Instructor: Om Parkash Dhankher

Contact Details: Phone 413-545-0062; Email:

Prerequiste: Basic Biology – if you don’t have the prerequisite class, BIOLOGY 152 at UMass, please contact the instructor, Dr. Om Parkash Dhankher, at to request permission to enroll )

Course Description: This course will cover the various aspects of phytoremediation – the use of plants and their associated microbes with the purpose of environmental clean up of contaminated soil, sediments and water. Various strategies and mechanisms involved in the phytoremediation of a wide range of toxic pollutants, both organic and elemental, will be discussed. Also, the economic and social issues related with environmental pollution and the proposed remediation strategies will be considered.

Course Outline:

  1. Course overview, Introduction to Phytoremediation, advantages and limitations of phytoremediation, types and processes of phytoremediation, recap of plant anatomy and cell structure.
  2. Natural hyperacculators plants for metals and their limitations vs. transgenic plants; Brief discussion about process of gene cloning and making transgenic plants.
  3. Phytoremediation of Inorganics: heavy metals, metalloids, radionuclides; Toxicity of heavy metal and environmental impact; Plant processes (physiological, molecular and biochemical mechanisms) involved in phytoremediation of various inorganic pollutants.
  4. Designing phytoremediation strategies- site assessment, choosing right plants, soil amendments, monitoring etc. Proposal assignment- select a contaminated site of your choice (real or hypothetical, terrestrial or aquatic) and design an appropriate phytoremediation strategy- written report due by end of semester.
  5. Case studies: Phytoremediation of Hg (mercury): discussion and an overview.
  6. Phytoremediation of Arsenic: discussion and an overview
  7. Phytoremediation of Selenium (Se): discussion and an overview
  8. Phytoremediation of Pb and Cr: discussion and an overview
  9. Phytomining: use of plants for mining of precious metals like gold and silver and stabilizing the abandoned gold mine sites, Socio-economic impact of phytomining on artisanal miner communities in South America.
  10. Phytoremediation of organic pollutants: chlorinated solvents, pesticides, and munitions. Toxicity of organic pollutants and environmental impact; Plant processes (physiological, molecular and biochemical mechanisms) involved in phytoremediation of various Organic pollutants.
  11. Role of plant enzymes for organic pollutants phytoremediation- Green Liver Model.
  12. Case studies: Phytoremediation of TCE, Explosives- TNT, RDX.
  13. Risk assessment issues in phytoremediation, Environmental regulations- role of regulatory agencies like EPA.
  14. Plant Biomass- dual use for phytoremediation and bioenergy. Overview of phytoremediation, societal impact, public perceptions and concern.
  15. Use of genetically modified plants and microbes for phyto/bioremediation, concerns of gene flow in the environment and containment strategies, environmental and societal impacts.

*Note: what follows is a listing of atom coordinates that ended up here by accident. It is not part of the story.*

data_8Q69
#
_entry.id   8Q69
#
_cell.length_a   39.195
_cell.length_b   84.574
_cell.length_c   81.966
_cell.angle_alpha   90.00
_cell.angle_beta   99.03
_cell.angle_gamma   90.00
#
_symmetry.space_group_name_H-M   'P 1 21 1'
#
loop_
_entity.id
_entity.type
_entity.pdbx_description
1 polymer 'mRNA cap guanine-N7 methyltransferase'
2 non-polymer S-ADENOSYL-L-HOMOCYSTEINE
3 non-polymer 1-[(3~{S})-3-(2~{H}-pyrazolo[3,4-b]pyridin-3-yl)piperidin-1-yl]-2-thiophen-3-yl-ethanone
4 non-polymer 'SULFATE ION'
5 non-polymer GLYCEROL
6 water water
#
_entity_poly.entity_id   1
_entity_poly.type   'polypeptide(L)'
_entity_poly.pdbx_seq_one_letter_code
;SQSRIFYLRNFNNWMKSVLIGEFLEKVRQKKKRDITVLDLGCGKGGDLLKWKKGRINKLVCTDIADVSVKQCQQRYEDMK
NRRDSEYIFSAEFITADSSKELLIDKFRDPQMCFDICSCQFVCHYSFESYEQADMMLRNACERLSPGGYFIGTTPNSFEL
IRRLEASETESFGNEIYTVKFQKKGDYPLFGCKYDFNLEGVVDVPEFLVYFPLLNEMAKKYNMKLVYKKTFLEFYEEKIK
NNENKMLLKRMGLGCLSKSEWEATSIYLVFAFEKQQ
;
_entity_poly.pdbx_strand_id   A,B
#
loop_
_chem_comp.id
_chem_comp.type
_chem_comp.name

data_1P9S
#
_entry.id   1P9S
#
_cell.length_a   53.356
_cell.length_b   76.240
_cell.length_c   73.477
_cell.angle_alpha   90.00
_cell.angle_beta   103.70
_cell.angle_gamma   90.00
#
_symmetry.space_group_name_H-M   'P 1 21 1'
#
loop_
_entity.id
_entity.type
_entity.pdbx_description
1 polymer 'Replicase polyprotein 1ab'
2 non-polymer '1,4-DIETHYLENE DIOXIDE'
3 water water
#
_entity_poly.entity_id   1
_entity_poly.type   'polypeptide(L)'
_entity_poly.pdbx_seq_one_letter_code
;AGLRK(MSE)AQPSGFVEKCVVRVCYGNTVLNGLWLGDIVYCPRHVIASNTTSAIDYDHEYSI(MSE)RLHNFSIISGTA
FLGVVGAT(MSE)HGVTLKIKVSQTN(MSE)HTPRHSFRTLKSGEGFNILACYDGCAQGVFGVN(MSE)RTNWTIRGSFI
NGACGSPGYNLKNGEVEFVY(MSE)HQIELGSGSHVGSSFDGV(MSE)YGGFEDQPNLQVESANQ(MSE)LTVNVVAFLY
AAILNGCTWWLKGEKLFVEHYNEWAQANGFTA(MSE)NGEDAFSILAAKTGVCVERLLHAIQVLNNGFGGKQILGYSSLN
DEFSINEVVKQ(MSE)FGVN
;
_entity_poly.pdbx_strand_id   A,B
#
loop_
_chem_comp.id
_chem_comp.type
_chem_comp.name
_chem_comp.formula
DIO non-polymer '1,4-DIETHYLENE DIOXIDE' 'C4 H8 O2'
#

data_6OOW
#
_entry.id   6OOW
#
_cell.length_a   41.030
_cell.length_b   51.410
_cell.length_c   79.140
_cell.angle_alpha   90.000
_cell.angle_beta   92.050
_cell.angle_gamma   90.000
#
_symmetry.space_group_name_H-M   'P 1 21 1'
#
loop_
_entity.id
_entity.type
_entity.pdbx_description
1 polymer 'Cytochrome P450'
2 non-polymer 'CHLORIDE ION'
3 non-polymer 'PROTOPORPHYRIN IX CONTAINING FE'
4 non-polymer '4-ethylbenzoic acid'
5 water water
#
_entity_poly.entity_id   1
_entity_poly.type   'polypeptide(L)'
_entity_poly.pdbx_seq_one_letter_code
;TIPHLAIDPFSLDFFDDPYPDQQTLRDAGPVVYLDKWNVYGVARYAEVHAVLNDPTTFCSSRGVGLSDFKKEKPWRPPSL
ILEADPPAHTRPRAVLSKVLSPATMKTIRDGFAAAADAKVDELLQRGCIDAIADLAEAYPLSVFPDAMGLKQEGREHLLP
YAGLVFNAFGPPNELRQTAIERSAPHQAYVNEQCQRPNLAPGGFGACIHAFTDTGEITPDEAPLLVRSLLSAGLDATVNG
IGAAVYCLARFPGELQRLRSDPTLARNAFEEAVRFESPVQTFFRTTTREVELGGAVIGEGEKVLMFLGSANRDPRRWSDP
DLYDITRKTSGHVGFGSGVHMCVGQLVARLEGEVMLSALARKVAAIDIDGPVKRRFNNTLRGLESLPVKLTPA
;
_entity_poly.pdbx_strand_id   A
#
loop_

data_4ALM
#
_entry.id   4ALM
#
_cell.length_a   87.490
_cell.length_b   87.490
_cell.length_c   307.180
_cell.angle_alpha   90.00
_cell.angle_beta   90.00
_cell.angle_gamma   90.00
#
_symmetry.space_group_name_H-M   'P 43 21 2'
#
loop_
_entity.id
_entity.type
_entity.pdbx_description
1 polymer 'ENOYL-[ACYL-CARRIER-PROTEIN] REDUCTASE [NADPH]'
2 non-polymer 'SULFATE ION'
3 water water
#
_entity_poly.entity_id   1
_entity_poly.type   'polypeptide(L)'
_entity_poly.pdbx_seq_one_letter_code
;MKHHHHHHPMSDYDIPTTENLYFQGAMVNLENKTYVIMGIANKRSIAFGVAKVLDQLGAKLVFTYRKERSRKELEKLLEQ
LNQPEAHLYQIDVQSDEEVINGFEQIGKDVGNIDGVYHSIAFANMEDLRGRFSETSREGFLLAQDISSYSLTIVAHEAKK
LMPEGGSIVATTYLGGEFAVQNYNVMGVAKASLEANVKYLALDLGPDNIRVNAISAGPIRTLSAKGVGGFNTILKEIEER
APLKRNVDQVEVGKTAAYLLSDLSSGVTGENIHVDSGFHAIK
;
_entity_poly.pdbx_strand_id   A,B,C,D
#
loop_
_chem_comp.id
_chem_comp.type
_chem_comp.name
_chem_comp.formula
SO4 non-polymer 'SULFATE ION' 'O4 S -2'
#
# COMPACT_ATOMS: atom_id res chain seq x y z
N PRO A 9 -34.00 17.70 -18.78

List of Textbooks: None. All of the topics will be covered from research and review articles published in journals such as Nature, Nature Biotechnology, Plant Physiology, New Phytologist, International Journal of Phytoremediation, Environmental Science & Technology etc. Photocopies/pdf of all reading material will be provided via Moodle.

Description of Assignments (papers, examinations, projects, presentations):

Two take home exams, quiz, discussions and a written proposal.

Grading Criteria:

  • Two Take home exams – 50%
  • Quizzes- 15%
  • Student-led discussion– 10%
  • Phyto/bioremediation written proposal– 25%

Grading Scale

A = 93- 100%
A = 90- 92.5%
B+ = 87- 89.5%
B = 83- 86.5%
B = 80- 82.5%
C+ = 77- 79.5%
C = 73- 76.5%
C = 70- 72.5%
D+ = 67- 69.5%
D = 63- 66.5%
D = 60- 62.5%
F = <60%

Academic Honesty

No form of cheating, plagiarism, fabrication, or facilitating of dishonesty will be condoned in the University community. Academic dishonesty includes but is not limited to:

  • Cheating – intentional use or attempted use of trickery, artifice, deception, breach of confidence, fraud and/or misrepresentation of one’s academic work
  • Fabrication – intentional and unauthorized falsification and/or invention of any information or citation in any academic exercise
  • Plagiarism – knowingly representing the words or ideas of another as one’s own work in any academic exercise. This includes submitting without citation, in whole or in part, prewritten term papers of another or the research of another, including but not limited to commercial vendors who sell or distribute such materials
  • Facilitating dishonesty – knowingly helping or attempting to help another commit an act of academic dishonesty, including substituting for another in an examination, or allowing others to represent as their own one’s papers, reports, or academic works

Sanctions may be imposed on any student who has committed an act of academic dishonesty. Any person who has reason to believe that a student has committed academic dishonesty should bring such information to the attention of the course instructor as soon as possible. Formal definitions of academic dishonesty, examples of various forms of dishonesty, and the procedures which faculty must follow to penalize dishonesty are contained in the Academic Honesty Policy.


This class fulfills requirements for all three of the online programs offered by the University of Massachusetts Stockbridge School of Agriculture in Sustainable Food and Farming: